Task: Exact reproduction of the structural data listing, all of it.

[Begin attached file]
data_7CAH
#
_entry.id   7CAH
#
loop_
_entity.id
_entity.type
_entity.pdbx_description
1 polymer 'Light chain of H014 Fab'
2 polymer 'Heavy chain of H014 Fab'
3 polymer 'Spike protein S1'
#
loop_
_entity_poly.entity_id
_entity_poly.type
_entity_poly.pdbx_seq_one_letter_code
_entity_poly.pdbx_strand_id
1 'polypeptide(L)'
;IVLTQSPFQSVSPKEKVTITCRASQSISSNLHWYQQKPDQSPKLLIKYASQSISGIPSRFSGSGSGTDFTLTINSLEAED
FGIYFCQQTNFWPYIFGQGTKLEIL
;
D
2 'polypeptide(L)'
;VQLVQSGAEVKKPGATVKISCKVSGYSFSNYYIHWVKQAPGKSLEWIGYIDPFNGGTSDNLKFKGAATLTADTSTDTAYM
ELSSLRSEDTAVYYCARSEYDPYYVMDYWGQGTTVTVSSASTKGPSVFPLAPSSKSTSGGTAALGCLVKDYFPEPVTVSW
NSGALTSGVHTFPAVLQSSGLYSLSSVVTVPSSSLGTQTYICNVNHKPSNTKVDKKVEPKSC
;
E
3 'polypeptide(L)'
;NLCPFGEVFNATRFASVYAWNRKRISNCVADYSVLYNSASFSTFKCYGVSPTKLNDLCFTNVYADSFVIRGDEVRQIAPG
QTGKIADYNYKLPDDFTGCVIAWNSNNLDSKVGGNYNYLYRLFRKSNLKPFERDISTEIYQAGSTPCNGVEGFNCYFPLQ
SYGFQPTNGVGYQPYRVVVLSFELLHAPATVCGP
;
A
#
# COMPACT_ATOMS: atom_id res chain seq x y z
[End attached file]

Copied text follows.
data_7CAH
#
_entry.id   7CAH
#
loop_
_entity.id
_entity.type
_entity.pdbx_description
1 polymer 'Light chain of H014 Fab'
2 polymer 'Heavy chain of H014 Fab'
3 polymer 'Spike protein S1'
#
loop_
_entity_poly.entity_id
_entity_poly.type
_entity_poly.pdbx_seq_one_letter_code
_entity_poly.pdbx_strand_id
1 'polypeptide(L)'
;IVLTQSPFQSVSPKEKVTITCRASQSISSNLHWYQQKPDQSPKLLIKYASQSISGIPSRFSGSGSGTDFTLTINSLEAED
FGIYFCQQTNFWPYIFGQGTKLEIL
;
D
2 'polypeptide(L)'
;VQLVQSGAEVKKPGATVKISCKVSGYSFSNYYIHWVKQAPGKSLEWIGYIDPFNGGTSDNLKFKGAATLTADTSTDTAYM
ELSSLRSEDTAVYYCARSEYDPYYVMDYWGQGTTVTVSSASTKGPSVFPLAPSSKSTSGGTAALGCLVKDYFPEPVTVSW
NSGALTSGVHTFPAVLQSSGLYSLSSVVTVPSSSLGTQTYICNVNHKPSNTKVDKKVEPKSC
;
E
3 'polypeptide(L)'
;NLCPFGEVFNATRFASVYAWNRKRISNCVADYSVLYNSASFSTFKCYGVSPTKLNDLCFTNVYADSFVIRGDEVRQIAPG
QTGKIADYNYKLPDDFTGCVIAWNSNNLDSKVGGNYNYLYRLFRKSNLKPFERDISTEIYQAGSTPCNGVEGFNCYFPLQ
SYGFQPTNGVGYQPYRVVVLSFELLHAPATVCGP
;
A
#
# COMPACT_ATOMS: atom_id res chain seq x y z